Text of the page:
21. It’s hard not to look back and wonder how you could have done better (with the added sideline of “how many bullets did I dodge”…tech job I lost because I had issues with the commute but the company got bought out a month later and moved to LA, girl I dated and thought was The One but realized that she wasn’t and the last I heard of her she was unhappily married to a guy that flunked out of Marine Corps Boot Camp for not putting on enough weight, etc, etc, etc…).

    I do wish there was a magic wand and I could change a few things. Got my degree earlier, managed to find a doctor that realized my issues were anxiety and social and gave me the right medications, was more hard-core about dealing with Crazy Roommate’s issues, didn’t invest in several RPG game lines…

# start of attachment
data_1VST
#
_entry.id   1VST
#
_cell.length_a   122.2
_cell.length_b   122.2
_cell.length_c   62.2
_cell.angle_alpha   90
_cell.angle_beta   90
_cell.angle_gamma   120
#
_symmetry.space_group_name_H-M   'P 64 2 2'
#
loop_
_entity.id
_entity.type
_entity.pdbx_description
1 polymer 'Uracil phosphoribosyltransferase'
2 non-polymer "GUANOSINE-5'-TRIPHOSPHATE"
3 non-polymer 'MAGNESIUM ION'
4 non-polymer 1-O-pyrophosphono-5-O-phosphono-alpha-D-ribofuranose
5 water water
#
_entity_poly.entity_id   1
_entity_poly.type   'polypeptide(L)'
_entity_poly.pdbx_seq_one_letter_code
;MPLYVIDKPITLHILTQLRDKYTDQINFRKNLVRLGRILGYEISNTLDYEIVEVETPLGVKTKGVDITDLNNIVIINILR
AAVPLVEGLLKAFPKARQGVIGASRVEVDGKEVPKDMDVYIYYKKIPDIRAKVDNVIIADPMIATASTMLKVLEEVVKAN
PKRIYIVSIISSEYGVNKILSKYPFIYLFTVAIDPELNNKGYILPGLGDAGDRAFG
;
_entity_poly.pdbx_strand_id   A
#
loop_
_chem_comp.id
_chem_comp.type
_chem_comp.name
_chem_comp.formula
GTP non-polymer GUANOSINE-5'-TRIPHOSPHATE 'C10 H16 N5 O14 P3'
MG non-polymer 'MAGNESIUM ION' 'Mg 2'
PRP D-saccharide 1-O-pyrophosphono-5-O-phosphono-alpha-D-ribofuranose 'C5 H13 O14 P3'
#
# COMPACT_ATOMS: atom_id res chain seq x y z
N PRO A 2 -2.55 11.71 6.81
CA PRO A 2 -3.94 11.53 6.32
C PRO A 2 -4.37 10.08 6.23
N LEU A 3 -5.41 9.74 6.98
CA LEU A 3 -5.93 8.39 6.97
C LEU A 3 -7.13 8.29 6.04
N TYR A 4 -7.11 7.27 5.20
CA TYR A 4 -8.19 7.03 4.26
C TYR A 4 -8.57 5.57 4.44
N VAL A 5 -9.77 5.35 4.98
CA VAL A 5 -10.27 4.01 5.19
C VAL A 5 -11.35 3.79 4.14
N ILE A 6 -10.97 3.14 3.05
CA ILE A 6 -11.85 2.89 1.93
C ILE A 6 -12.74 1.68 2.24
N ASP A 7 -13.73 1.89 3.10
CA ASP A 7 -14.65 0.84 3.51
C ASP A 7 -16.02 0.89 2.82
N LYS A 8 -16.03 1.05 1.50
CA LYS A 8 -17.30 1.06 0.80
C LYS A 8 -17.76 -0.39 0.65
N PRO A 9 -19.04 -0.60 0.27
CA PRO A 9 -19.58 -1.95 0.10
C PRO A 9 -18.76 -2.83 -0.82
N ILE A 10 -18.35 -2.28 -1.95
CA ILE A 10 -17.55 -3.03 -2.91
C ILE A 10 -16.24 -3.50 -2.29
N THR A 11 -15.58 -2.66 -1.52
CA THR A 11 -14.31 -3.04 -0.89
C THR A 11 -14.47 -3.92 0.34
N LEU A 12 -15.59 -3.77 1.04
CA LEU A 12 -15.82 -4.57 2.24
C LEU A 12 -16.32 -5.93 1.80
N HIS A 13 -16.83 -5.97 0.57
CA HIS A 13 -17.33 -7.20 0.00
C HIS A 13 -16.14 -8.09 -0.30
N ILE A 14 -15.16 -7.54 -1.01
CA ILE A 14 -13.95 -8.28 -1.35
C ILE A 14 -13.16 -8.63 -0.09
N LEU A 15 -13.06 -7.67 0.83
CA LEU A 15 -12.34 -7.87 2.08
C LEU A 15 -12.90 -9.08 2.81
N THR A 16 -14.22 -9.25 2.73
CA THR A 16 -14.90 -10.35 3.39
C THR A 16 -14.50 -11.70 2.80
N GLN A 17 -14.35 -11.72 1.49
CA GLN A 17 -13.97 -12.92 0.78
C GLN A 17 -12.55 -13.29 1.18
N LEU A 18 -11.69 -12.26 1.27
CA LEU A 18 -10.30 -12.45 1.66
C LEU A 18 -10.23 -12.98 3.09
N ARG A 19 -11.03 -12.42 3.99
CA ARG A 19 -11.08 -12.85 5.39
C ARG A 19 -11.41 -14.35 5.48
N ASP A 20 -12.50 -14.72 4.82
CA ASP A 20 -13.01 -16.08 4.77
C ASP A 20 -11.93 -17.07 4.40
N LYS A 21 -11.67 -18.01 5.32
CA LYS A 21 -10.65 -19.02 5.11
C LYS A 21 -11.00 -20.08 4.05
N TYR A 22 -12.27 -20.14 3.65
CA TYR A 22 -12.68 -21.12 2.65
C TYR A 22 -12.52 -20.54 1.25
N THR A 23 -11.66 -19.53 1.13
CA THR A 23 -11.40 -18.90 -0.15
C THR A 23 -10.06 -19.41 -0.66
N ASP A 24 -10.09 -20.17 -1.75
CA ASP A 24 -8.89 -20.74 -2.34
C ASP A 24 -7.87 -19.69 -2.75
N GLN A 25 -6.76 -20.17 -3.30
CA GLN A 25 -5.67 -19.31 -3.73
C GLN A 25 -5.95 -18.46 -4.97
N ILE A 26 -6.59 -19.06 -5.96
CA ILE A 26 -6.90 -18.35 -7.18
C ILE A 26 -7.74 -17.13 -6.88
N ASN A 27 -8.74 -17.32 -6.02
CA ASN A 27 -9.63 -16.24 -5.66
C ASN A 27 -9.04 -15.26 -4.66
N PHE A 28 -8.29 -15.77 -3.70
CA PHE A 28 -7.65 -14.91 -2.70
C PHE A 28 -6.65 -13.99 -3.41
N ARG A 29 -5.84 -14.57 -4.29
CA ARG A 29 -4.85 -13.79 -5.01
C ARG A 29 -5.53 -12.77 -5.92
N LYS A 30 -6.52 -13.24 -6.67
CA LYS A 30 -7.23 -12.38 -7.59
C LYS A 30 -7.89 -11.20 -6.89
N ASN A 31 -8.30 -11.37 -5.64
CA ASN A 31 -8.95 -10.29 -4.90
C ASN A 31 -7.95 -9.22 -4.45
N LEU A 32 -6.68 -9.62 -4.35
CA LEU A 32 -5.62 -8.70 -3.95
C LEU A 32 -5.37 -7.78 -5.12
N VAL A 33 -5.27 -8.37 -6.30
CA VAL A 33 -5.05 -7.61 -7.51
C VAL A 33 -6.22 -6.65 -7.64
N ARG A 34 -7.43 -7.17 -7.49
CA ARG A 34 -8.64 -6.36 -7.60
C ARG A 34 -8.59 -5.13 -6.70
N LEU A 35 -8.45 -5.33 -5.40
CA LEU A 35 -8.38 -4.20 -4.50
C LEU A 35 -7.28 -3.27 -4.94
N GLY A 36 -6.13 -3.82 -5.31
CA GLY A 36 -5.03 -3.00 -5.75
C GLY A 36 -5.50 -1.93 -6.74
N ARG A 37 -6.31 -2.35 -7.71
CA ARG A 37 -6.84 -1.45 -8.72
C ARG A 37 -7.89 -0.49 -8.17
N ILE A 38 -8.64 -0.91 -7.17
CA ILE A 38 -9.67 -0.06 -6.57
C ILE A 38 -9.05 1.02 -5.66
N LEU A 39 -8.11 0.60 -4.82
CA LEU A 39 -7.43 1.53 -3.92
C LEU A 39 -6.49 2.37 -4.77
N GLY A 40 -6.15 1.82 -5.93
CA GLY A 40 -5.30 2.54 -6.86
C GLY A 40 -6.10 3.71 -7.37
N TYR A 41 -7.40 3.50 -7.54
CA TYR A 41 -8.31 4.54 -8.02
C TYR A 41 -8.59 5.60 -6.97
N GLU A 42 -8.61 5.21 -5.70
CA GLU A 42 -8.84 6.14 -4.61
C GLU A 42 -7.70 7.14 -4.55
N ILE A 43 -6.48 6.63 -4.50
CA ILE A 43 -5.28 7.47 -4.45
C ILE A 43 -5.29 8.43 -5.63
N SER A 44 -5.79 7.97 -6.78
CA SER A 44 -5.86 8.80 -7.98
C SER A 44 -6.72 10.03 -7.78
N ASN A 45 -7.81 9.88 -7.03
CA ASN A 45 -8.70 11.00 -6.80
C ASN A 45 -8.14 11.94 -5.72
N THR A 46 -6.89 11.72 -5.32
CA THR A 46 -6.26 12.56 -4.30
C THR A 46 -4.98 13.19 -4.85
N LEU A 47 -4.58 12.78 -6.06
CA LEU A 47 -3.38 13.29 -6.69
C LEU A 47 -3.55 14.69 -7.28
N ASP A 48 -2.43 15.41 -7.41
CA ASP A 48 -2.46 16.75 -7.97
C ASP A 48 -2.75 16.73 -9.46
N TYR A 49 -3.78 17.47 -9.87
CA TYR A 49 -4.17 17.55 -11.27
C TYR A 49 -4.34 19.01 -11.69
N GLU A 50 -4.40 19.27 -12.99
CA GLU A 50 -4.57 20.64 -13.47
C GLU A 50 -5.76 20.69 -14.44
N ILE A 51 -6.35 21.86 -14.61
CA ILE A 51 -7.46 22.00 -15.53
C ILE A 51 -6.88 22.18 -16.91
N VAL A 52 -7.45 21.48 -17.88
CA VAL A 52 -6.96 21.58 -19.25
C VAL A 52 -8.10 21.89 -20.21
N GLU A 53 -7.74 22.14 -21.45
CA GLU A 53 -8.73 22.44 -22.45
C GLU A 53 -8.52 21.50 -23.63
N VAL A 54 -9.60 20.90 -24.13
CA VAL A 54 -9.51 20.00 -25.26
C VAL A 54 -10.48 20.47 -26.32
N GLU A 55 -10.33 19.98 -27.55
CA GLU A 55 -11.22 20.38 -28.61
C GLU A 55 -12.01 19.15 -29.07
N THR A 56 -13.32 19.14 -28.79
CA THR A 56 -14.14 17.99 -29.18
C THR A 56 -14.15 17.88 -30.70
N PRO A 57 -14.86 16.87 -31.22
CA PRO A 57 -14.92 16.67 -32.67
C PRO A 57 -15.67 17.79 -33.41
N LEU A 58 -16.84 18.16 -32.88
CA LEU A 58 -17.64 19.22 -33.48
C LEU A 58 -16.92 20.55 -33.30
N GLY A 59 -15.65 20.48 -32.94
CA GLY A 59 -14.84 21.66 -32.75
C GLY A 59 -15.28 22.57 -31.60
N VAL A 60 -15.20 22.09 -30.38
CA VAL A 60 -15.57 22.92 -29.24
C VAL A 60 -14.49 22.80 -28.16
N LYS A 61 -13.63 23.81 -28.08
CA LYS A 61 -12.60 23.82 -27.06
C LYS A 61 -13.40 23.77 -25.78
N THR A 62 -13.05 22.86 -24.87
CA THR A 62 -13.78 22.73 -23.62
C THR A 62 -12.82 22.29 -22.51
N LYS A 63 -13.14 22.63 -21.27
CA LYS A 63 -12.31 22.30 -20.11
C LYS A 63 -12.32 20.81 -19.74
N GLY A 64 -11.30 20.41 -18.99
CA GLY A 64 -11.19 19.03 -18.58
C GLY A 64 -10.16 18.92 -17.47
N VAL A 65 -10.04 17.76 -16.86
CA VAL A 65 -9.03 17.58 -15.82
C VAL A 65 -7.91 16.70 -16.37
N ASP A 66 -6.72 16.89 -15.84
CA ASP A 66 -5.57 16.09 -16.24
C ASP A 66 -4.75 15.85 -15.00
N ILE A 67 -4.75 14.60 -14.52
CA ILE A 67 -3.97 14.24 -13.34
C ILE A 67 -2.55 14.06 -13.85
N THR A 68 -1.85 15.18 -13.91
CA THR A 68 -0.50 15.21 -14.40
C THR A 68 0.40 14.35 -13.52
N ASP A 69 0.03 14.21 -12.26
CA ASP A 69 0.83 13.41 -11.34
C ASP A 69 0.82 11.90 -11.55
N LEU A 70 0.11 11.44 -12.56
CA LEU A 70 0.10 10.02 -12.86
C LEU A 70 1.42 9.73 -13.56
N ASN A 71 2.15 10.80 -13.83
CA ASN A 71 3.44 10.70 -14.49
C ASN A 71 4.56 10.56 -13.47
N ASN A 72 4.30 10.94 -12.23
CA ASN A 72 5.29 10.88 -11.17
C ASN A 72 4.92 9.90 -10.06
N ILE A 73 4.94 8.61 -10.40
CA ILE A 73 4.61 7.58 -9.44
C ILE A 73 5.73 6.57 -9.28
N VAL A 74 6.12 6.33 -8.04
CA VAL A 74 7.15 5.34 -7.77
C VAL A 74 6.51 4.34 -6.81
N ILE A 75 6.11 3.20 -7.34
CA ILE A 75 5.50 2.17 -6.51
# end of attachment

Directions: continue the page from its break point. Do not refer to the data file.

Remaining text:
But I can’t go back, even if I wanted to. All I can do is go forward.

    I’ve got a new novel coming out in a week or two. Probably sooner. And the sequel is coming together rather quickly.
    I’ve got a second novel series I’m writing. It’s not going as fast as I’d like but it is getting written.
    Mom’s home, she’s getting better and that’s something.
    I’m back looking for a new job…but I have a few possibilities coming up. As long as I have MediCal, I’m…not bad.

    Gotta keep moving forward. The only other options aren’t good.

  22. The only regret I have is that I didn’t know how close I was to a philosophy minor with the required classes I had. A few more under my belt would not have gone amiss, because I was learning it from good teachers, and honestly that’s been some of the more lifelong useful stuff.

    Everything else… eh. Don’t wanna lose the good things that came out of bad beginnings.

  23. Sarah – some people are blessed to have inherent skill in their chosen profession / calling. I think that’s not the case for most of us. If you want to pursue your passion, it will require more work than the lucky sod born with the gift, but maybe they’re only in it because they COULD rather than they CARED. Passion sells – and will ultimately get you where you want to be – if you let it.
    Great post (as usual.)